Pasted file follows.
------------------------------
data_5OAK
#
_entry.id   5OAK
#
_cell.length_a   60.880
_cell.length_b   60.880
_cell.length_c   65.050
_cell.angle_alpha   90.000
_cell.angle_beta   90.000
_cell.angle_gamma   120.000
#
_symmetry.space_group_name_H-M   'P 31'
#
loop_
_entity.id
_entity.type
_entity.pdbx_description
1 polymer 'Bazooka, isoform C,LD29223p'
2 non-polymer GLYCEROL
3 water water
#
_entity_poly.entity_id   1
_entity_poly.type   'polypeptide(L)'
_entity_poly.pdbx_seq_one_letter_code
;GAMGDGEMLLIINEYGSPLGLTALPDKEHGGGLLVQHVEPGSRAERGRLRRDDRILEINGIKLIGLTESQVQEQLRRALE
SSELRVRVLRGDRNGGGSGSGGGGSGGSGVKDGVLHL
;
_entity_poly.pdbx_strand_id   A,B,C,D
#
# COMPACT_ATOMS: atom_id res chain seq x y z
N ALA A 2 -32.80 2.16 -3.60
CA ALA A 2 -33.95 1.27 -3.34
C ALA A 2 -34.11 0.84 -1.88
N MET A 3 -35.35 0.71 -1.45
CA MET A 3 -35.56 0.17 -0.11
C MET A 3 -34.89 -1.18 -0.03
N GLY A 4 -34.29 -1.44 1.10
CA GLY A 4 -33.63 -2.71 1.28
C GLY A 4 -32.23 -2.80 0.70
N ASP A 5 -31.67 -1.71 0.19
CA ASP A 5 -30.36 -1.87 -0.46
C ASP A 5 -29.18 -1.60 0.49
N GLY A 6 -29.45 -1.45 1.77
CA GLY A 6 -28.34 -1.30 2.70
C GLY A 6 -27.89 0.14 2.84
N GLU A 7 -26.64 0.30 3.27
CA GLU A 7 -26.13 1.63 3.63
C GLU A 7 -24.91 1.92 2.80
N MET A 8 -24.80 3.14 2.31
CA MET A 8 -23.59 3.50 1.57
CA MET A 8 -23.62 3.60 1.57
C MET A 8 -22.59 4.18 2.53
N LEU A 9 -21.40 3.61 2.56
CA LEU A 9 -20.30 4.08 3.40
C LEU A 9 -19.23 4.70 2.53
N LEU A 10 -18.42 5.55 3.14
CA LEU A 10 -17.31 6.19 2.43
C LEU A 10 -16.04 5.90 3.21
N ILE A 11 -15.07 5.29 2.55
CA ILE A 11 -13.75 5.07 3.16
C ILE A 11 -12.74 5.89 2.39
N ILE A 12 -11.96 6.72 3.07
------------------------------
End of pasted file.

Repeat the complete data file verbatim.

data_5OAK
#
_entry.id   5OAK
#
_cell.length_a   60.880
_cell.length_b   60.880
_cell.length_c   65.050
_cell.angle_alpha   90.000
_cell.angle_beta   90.000
_cell.angle_gamma   120.000
#
_symmetry.space_group_name_H-M   'P 31'
#
loop_
_entity.id
_entity.type
_entity.pdbx_description
1 polymer 'Bazooka, isoform C,LD29223p'
2 non-polymer GLYCEROL
3 water water
#
_entity_poly.entity_id   1
_entity_poly.type   'polypeptide(L)'
_entity_poly.pdbx_seq_one_letter_code
;GAMGDGEMLLIINEYGSPLGLTALPDKEHGGGLLVQHVEPGSRAERGRLRRDDRILEINGIKLIGLTESQVQEQLRRALE
SSELRVRVLRGDRNGGGSGSGGGGSGGSGVKDGVLHL
;
_entity_poly.pdbx_strand_id   A,B,C,D
#
# COMPACT_ATOMS: atom_id res chain seq x y z
N ALA A 2 -32.80 2.16 -3.60
CA ALA A 2 -33.95 1.27 -3.34
C ALA A 2 -34.11 0.84 -1.88
N MET A 3 -35.35 0.71 -1.45
CA MET A 3 -35.56 0.17 -0.11
C MET A 3 -34.89 -1.18 -0.03
N GLY A 4 -34.29 -1.44 1.10
CA GLY A 4 -33.63 -2.71 1.28
C GLY A 4 -32.23 -2.80 0.70
N ASP A 5 -31.67 -1.71 0.19
CA ASP A 5 -30.36 -1.87 -0.46
C ASP A 5 -29.18 -1.60 0.49
N GLY A 6 -29.45 -1.45 1.77
CA GLY A 6 -28.34 -1.30 2.70
C GLY A 6 -27.89 0.14 2.84
N GLU A 7 -26.64 0.30 3.27
CA GLU A 7 -26.13 1.63 3.63
C GLU A 7 -24.91 1.92 2.80
N MET A 8 -24.80 3.14 2.31
CA MET A 8 -23.59 3.50 1.57
CA MET A 8 -23.62 3.60 1.57
C MET A 8 -22.59 4.18 2.53
N LEU A 9 -21.40 3.61 2.56
CA LEU A 9 -20.30 4.08 3.40
C LEU A 9 -19.23 4.70 2.53
N LEU A 10 -18.42 5.55 3.14
CA LEU A 10 -17.31 6.19 2.43
C LEU A 10 -16.04 5.90 3.21
N ILE A 11 -15.07 5.29 2.55
CA ILE A 11 -13.75 5.07 3.16
C ILE A 11 -12.74 5.89 2.39
N ILE A 12 -11.96 6.72 3.07